Weeks after the mid-spring discussion between FDA and White House officials, Biden would invoke the Defense Production Act to ramp up formula production at home and announce multiple flights to bring in large amounts of milk. baby food from abroad. He would also hold meetings with executives from major retailers and formula makers.

But for parents and caregivers across the country, those actions in May seemed to come far too late.

At that time, the domino effect triggered by the closure of the Michigan Abbott plant was becoming more visible to consumers with each passing day, as parents and caregivers rushed to get baby food. . Critics and questions about the Biden administration’s handling of the situation were also growing louder.

“They did, but not me”

On June 1, Biden called a virtual meeting at the White House with senior formula-maker executives. They told the president more than once that as soon as Abbott’s recalls were announced in February, they knew they had a serious problem on their hands.

The president then made a stark admission: Unlike those leaders, he didn’t realize the seriousness of the formula shortage until months after Abbott’s reminders.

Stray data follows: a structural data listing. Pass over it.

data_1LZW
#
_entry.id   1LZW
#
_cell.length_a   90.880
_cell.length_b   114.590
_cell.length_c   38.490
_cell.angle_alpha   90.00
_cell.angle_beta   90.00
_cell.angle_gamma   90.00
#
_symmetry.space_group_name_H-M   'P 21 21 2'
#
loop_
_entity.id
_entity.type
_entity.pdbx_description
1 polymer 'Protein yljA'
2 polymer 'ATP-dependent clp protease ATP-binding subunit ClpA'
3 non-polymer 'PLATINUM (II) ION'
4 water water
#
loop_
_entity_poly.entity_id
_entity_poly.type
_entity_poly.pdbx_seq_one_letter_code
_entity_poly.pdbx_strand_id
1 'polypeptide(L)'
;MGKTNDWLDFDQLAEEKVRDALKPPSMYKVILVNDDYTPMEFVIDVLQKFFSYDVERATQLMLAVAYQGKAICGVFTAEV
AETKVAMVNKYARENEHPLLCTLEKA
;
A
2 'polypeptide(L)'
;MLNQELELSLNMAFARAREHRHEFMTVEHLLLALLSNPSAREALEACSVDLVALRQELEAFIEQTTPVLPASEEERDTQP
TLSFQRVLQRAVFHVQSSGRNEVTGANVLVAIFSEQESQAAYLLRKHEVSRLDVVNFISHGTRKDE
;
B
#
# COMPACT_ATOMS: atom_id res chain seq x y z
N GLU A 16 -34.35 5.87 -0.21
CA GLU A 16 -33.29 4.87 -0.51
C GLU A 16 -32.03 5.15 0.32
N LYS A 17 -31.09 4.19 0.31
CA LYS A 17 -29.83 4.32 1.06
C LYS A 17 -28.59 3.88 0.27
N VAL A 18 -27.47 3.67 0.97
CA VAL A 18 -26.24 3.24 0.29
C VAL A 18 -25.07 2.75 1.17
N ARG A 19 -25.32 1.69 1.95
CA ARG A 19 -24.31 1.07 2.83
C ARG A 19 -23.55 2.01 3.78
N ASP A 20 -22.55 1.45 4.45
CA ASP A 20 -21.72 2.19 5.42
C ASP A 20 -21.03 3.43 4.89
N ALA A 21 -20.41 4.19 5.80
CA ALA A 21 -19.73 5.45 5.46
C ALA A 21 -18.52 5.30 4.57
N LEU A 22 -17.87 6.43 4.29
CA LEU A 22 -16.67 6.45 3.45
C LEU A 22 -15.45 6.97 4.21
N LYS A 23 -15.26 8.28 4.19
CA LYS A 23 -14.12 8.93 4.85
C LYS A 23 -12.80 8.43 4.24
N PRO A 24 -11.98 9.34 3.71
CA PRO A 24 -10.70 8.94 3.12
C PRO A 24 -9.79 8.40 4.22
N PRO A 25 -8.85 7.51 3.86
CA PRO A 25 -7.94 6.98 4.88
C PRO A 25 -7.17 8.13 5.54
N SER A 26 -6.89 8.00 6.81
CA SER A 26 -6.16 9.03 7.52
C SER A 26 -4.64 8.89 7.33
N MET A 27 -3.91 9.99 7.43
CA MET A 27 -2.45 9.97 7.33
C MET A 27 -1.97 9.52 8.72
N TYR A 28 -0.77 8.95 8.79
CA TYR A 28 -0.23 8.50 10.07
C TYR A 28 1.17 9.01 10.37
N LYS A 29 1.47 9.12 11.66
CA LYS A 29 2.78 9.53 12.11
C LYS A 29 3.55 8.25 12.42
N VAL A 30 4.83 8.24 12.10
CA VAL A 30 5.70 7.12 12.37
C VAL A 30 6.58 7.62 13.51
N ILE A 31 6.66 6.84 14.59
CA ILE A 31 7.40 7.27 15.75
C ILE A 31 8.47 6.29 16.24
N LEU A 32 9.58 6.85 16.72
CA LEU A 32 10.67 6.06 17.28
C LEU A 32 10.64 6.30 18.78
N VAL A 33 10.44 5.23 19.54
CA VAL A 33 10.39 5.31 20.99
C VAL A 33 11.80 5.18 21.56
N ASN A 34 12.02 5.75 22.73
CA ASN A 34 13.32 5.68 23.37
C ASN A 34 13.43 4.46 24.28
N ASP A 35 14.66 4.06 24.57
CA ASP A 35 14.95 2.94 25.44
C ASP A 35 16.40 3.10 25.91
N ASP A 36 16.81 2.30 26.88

“They did, but I didn’t,” Biden said. “I became aware of this issue sometime in – after April – early April, how intense it was.”

The president added: “So we did everything we could from then on, and that’s all I can tell you at the moment.

The comments raised new questions about the federal government’s handling of the formula problem, especially since White House officials had repeatedly insisted the administration had been working around the clock since February. to remedy the situation.

When the issues with Abbott Michigan became public knowledge in February, the administration began tracking national infant formula inventory levels as well as sales data, sources familiar with CNN told CNN.